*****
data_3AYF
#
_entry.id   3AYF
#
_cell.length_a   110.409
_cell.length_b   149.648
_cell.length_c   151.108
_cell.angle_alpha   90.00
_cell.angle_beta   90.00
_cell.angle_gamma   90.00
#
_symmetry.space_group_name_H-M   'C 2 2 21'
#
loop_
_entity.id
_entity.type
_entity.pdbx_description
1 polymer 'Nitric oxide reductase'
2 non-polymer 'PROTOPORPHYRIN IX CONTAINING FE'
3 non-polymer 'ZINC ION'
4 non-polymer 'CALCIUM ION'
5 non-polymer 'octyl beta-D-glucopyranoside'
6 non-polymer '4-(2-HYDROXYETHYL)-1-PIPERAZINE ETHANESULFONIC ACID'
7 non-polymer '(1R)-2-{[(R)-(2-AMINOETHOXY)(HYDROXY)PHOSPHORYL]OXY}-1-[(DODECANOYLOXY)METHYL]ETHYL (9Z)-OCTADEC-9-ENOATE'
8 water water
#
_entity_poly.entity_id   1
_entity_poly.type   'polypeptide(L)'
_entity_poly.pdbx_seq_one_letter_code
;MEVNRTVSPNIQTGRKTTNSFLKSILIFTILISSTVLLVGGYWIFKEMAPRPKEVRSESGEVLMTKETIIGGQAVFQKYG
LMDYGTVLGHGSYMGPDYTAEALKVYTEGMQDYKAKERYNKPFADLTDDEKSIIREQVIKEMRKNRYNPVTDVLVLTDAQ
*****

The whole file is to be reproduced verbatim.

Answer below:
data_3AYF
#
_entry.id   3AYF
#
_cell.length_a   110.409
_cell.length_b   149.648
_cell.length_c   151.108
_cell.angle_alpha   90.00
_cell.angle_beta   90.00
_cell.angle_gamma   90.00
#
_symmetry.space_group_name_H-M   'C 2 2 21'
#
loop_
_entity.id
_entity.type
_entity.pdbx_description
1 polymer 'Nitric oxide reductase'
2 non-polymer 'PROTOPORPHYRIN IX CONTAINING FE'
3 non-polymer 'ZINC ION'
4 non-polymer 'CALCIUM ION'
5 non-polymer 'octyl beta-D-glucopyranoside'
6 non-polymer '4-(2-HYDROXYETHYL)-1-PIPERAZINE ETHANESULFONIC ACID'
7 non-polymer '(1R)-2-{[(R)-(2-AMINOETHOXY)(HYDROXY)PHOSPHORYL]OXY}-1-[(DODECANOYLOXY)METHYL]ETHYL (9Z)-OCTADEC-9-ENOATE'
8 water water
#
_entity_poly.entity_id   1
_entity_poly.type   'polypeptide(L)'
_entity_poly.pdbx_seq_one_letter_code
;MEVNRTVSPNIQTGRKTTNSFLKSILIFTILISSTVLLVGGYWIFKEMAPRPKEVRSESGEVLMTKETIIGGQAVFQKYG
LMDYGTVLGHGSYMGPDYTAEALKVYTEGMQDYKAKERYNKPFADLTDDEKSIIREQVIKEMRKNRYNPVTDVLVLTDAQ